In the previous post I highlighted the problem presented by the EU Budget changes in the near future to the sustainability of Irish debt dynamics. I referenced expert opinions on the role of current account surpluses in determining these dynamics. here is an example from early 2011 (emphasis is mine):
"... this dependency [2010 bailout] of Ireland on foreign support is difficult to understand given that the country has not lived continuously above its means in the past. Ireland has run a current account deficit (which means the country uses more resources than it produces) only for a few years; and if one totals the current account balances over the last 25 years, one arrives at a foreign debt of about €30 billion. This should not be too difficult to finance given that it represents only about 20% of the country’s GDP of €150 billion. Moreover, Ireland is on track to run a current surplus this year and should thus not have any need for additional foreign funds."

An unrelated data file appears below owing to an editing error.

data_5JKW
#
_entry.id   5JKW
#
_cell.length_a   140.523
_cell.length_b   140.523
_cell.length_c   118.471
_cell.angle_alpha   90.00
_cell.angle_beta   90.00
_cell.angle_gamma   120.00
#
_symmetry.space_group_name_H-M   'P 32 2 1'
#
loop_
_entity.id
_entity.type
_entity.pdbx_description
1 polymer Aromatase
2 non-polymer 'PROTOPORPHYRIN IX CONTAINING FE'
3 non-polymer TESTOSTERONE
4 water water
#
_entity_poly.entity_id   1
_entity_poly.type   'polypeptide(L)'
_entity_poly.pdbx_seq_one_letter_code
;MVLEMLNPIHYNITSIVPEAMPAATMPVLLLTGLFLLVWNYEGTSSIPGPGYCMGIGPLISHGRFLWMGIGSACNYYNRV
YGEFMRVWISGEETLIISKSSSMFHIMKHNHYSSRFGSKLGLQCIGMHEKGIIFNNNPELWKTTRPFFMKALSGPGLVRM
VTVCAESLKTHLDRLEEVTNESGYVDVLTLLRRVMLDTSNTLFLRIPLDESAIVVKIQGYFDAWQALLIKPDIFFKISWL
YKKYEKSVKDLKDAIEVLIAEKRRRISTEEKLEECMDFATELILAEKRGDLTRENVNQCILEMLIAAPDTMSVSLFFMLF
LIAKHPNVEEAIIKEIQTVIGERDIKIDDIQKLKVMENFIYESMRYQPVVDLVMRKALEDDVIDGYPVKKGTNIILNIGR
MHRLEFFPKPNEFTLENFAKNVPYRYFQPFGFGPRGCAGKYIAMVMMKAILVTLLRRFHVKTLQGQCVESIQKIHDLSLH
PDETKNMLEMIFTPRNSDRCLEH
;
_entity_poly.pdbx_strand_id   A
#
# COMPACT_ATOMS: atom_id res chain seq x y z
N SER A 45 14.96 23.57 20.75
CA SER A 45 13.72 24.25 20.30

Here's a problem - the above, as I noted in the previous post is based on some rather unpleasantly non-sustainable assumptions. Here's the arithmetic, based on IMF WEO data.
- The 1990s exports boom driven by a combination of very robust US and UK growth expansions during the 1990s;
- The 1990s convergence race for Ireland to catch up with the EU capital and income levels - something that is now firmly exhausted as the potential for growth; and
- Significant net transfers from the EU during the 1987-1999 period that totalled some €12.6 billion which in 2014-2022 are likely to turn into net contributions to the EU from Ireland.